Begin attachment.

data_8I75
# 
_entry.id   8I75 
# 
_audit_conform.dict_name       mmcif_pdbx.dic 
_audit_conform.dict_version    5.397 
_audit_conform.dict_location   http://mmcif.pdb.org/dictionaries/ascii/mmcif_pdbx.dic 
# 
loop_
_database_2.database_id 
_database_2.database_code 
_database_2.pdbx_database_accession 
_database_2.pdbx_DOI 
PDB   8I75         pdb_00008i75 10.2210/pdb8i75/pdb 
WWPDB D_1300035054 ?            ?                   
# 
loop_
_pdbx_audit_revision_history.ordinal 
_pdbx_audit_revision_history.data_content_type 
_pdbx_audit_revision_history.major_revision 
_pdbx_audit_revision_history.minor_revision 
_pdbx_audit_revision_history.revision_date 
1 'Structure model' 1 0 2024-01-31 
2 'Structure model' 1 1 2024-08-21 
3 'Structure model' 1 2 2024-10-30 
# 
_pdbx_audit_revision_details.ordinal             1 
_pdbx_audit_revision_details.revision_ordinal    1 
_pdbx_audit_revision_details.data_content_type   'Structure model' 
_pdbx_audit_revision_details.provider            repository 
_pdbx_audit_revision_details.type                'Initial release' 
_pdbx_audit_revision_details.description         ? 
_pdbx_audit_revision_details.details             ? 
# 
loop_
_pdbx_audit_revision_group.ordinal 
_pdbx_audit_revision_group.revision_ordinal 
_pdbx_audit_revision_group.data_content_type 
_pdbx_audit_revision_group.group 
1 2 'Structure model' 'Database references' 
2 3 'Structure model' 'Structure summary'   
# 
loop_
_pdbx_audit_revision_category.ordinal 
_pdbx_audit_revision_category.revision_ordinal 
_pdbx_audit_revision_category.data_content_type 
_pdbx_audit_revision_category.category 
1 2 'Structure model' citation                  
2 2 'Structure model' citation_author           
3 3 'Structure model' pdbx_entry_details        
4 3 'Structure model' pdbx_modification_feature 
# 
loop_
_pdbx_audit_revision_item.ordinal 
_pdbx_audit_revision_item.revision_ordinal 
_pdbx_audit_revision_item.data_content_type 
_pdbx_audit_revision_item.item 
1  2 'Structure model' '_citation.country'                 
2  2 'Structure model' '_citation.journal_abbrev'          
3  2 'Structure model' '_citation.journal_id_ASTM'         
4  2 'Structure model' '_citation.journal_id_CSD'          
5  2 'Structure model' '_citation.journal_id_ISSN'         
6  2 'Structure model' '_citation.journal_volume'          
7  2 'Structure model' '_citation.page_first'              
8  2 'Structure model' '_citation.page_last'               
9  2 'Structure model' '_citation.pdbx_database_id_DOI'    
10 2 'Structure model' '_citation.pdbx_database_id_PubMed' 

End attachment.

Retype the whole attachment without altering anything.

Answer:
data_8I75
# 
_entry.id   8I75 
# 
_audit_conform.dict_name       mmcif_pdbx.dic 
_audit_conform.dict_version    5.397 
_audit_conform.dict_location   http://mmcif.pdb.org/dictionaries/ascii/mmcif_pdbx.dic 
# 
loop_
_database_2.database_id 
_database_2.database_code 
_database_2.pdbx_database_accession 
_database_2.pdbx_DOI 
PDB   8I75         pdb_00008i75 10.2210/pdb8i75/pdb 
WWPDB D_1300035054 ?            ?                   
# 
loop_
_pdbx_audit_revision_history.ordinal 
_pdbx_audit_revision_history.data_content_type 
_pdbx_audit_revision_history.major_revision 
_pdbx_audit_revision_history.minor_revision 
_pdbx_audit_revision_history.revision_date 
1 'Structure model' 1 0 2024-01-31 
2 'Structure model' 1 1 2024-08-21 
3 'Structure model' 1 2 2024-10-30 
# 
_pdbx_audit_revision_details.ordinal             1 
_pdbx_audit_revision_details.revision_ordinal    1 
_pdbx_audit_revision_details.data_content_type   'Structure model' 
_pdbx_audit_revision_details.provider            repository 
_pdbx_audit_revision_details.type                'Initial release' 
_pdbx_audit_revision_details.description         ? 
_pdbx_audit_revision_details.details             ? 
# 
loop_
_pdbx_audit_revision_group.ordinal 
_pdbx_audit_revision_group.revision_ordinal 
_pdbx_audit_revision_group.data_content_type 
_pdbx_audit_revision_group.group 
1 2 'Structure model' 'Database references' 
2 3 'Structure model' 'Structure summary'   
# 
loop_
_pdbx_audit_revision_category.ordinal 
_pdbx_audit_revision_category.revision_ordinal 
_pdbx_audit_revision_category.data_content_type 
_pdbx_audit_revision_category.category 
1 2 'Structure model' citation                  
2 2 'Structure model' citation_author           
3 3 'Structure model' pdbx_entry_details        
4 3 'Structure model' pdbx_modification_feature 
# 
loop_
_pdbx_audit_revision_item.ordinal 
_pdbx_audit_revision_item.revision_ordinal 
_pdbx_audit_revision_item.data_content_type 
_pdbx_audit_revision_item.item 
1  2 'Structure model' '_citation.country'                 
2  2 'Structure model' '_citation.journal_abbrev'          
3  2 'Structure model' '_citation.journal_id_ASTM'         
4  2 'Structure model' '_citation.journal_id_CSD'          
5  2 'Structure model' '_citation.journal_id_ISSN'         
6  2 'Structure model' '_citation.journal_volume'          
7  2 'Structure model' '_citation.page_first'              
8  2 'Structure model' '_citation.page_last'               
9  2 'Structure model' '_citation.pdbx_database_id_DOI'    
10 2 'Structure model' '_citation.pdbx_database_id_PubMed' 